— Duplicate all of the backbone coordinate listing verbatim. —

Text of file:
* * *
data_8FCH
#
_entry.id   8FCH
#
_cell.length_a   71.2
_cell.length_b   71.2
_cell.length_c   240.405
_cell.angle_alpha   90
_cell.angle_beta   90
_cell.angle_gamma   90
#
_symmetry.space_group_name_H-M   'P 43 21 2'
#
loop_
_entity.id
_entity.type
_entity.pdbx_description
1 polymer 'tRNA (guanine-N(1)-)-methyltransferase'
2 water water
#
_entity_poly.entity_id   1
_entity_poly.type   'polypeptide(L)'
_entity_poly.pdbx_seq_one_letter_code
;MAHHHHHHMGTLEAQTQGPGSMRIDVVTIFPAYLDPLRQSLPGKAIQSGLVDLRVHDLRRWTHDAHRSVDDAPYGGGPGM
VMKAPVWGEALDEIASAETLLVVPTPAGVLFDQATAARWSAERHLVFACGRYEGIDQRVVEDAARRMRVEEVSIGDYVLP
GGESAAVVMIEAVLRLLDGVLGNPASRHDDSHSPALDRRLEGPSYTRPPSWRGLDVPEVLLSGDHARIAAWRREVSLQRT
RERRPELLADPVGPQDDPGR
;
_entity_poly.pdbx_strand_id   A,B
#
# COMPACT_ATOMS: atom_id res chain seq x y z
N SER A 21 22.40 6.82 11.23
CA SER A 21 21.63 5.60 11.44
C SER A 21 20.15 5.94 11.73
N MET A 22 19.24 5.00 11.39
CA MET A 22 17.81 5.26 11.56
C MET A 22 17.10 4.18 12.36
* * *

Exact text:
data_8FCH
#
_entry.id   8FCH
#
_cell.length_a   71.2
_cell.length_b   71.2
_cell.length_c   240.405
_cell.angle_alpha   90
_cell.angle_beta   90
_cell.angle_gamma   90
#
_symmetry.space_group_name_H-M   'P 43 21 2'
#
loop_
_entity.id
_entity.type
_entity.pdbx_description
1 polymer 'tRNA (guanine-N(1)-)-methyltransferase'
2 water water
#
_entity_poly.entity_id   1
_entity_poly.type   'polypeptide(L)'
_entity_poly.pdbx_seq_one_letter_code
;MAHHHHHHMGTLEAQTQGPGSMRIDVVTIFPAYLDPLRQSLPGKAIQSGLVDLRVHDLRRWTHDAHRSVDDAPYGGGPGM
VMKAPVWGEALDEIASAETLLVVPTPAGVLFDQATAARWSAERHLVFACGRYEGIDQRVVEDAARRMRVEEVSIGDYVLP
GGESAAVVMIEAVLRLLDGVLGNPASRHDDSHSPALDRRLEGPSYTRPPSWRGLDVPEVLLSGDHARIAAWRREVSLQRT
RERRPELLADPVGPQDDPGR
;
_entity_poly.pdbx_strand_id   A,B
#
# COMPACT_ATOMS: atom_id res chain seq x y z
N SER A 21 22.40 6.82 11.23
CA SER A 21 21.63 5.60 11.44
C SER A 21 20.15 5.94 11.73
N MET A 22 19.24 5.00 11.39
CA MET A 22 17.81 5.26 11.56
C MET A 22 17.10 4.18 12.36